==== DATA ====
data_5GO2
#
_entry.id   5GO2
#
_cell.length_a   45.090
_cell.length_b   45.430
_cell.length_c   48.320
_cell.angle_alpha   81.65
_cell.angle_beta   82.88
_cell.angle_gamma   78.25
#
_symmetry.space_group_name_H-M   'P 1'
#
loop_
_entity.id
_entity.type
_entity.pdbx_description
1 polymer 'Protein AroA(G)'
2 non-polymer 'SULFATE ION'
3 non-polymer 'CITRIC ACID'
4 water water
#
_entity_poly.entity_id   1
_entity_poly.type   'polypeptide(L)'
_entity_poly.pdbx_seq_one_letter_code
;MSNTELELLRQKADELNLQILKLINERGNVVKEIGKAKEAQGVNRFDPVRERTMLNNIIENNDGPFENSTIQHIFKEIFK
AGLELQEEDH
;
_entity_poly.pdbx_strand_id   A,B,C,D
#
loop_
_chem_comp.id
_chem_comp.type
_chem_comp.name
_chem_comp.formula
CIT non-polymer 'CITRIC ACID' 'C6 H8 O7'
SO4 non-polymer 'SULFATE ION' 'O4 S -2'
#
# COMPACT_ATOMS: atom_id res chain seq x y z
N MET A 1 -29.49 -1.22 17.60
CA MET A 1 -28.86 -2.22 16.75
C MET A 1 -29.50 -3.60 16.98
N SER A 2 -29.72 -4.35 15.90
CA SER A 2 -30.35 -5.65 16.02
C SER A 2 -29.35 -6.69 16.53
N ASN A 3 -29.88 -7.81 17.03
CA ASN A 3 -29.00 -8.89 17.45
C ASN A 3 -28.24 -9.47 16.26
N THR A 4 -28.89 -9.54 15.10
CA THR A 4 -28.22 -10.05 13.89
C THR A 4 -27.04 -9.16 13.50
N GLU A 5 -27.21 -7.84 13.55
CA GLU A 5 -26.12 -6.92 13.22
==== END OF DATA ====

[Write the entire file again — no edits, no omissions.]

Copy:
data_5GO2
#
_entry.id   5GO2
#
_cell.length_a   45.090
_cell.length_b   45.430
_cell.length_c   48.320
_cell.angle_alpha   81.65
_cell.angle_beta   82.88
_cell.angle_gamma   78.25
#
_symmetry.space_group_name_H-M   'P 1'
#
loop_
_entity.id
_entity.type
_entity.pdbx_description
1 polymer 'Protein AroA(G)'
2 non-polymer 'SULFATE ION'
3 non-polymer 'CITRIC ACID'
4 water water
#
_entity_poly.entity_id   1
_entity_poly.type   'polypeptide(L)'
_entity_poly.pdbx_seq_one_letter_code
;MSNTELELLRQKADELNLQILKLINERGNVVKEIGKAKEAQGVNRFDPVRERTMLNNIIENNDGPFENSTIQHIFKEIFK
AGLELQEEDH
;
_entity_poly.pdbx_strand_id   A,B,C,D
#
loop_
_chem_comp.id
_chem_comp.type
_chem_comp.name
_chem_comp.formula
CIT non-polymer 'CITRIC ACID' 'C6 H8 O7'
SO4 non-polymer 'SULFATE ION' 'O4 S -2'
#
# COMPACT_ATOMS: atom_id res chain seq x y z
N MET A 1 -29.49 -1.22 17.60
CA MET A 1 -28.86 -2.22 16.75
C MET A 1 -29.50 -3.60 16.98
N SER A 2 -29.72 -4.35 15.90
CA SER A 2 -30.35 -5.65 16.02
C SER A 2 -29.35 -6.69 16.53
N ASN A 3 -29.88 -7.81 17.03
CA ASN A 3 -29.00 -8.89 17.45
C ASN A 3 -28.24 -9.47 16.26
N THR A 4 -28.89 -9.54 15.10
CA THR A 4 -28.22 -10.05 13.89
C THR A 4 -27.04 -9.16 13.50
N GLU A 5 -27.21 -7.84 13.55
CA GLU A 5 -26.12 -6.92 13.22